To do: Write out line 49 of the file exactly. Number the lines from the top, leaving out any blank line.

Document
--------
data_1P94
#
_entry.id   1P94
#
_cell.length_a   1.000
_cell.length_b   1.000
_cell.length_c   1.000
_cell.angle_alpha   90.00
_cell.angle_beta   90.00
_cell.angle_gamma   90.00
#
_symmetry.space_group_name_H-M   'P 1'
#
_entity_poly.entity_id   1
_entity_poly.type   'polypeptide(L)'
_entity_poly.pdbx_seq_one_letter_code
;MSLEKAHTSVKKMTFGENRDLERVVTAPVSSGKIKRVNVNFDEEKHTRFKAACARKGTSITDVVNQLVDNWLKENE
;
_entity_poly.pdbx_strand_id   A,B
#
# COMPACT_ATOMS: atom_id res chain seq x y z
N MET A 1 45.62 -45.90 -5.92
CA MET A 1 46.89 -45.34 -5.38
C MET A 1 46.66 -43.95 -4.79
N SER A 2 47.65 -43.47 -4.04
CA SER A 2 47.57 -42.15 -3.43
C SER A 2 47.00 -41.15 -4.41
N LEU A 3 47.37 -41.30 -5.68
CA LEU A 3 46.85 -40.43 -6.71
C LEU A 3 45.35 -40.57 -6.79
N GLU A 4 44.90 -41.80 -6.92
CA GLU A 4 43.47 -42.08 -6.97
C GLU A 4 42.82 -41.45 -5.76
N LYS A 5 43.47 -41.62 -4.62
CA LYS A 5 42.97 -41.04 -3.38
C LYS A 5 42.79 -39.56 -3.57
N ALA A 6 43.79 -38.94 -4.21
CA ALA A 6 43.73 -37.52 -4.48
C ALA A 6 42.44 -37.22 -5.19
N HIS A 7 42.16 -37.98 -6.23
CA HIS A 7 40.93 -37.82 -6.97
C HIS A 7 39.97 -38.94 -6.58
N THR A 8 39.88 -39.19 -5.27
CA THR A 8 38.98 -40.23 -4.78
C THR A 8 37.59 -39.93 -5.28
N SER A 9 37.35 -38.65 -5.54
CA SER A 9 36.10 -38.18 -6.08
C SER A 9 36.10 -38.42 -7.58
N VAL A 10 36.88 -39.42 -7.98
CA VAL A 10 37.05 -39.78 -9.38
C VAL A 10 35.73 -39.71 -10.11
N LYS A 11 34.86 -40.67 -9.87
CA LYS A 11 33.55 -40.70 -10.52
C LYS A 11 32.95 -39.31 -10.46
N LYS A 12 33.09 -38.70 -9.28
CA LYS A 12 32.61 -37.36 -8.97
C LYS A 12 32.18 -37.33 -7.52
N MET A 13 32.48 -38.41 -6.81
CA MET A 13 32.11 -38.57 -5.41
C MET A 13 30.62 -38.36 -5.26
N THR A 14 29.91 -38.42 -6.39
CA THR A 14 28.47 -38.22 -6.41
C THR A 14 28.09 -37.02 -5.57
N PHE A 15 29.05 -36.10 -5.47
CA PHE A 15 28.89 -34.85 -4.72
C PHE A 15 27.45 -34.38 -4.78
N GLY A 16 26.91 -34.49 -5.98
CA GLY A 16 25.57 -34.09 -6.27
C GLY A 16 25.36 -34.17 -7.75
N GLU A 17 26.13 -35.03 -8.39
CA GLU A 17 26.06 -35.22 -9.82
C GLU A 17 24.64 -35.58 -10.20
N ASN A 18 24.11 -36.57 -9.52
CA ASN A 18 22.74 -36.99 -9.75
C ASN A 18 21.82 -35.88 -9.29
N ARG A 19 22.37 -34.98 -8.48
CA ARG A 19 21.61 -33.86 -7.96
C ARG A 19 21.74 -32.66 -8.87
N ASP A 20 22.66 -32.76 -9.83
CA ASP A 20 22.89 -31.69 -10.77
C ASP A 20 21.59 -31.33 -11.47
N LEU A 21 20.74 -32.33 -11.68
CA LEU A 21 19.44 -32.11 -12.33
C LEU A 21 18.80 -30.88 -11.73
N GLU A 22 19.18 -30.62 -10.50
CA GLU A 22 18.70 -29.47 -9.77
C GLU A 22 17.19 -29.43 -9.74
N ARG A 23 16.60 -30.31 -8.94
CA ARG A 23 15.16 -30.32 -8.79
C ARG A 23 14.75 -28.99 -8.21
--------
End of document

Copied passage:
N VAL A 10 36.88 -39.42 -7.98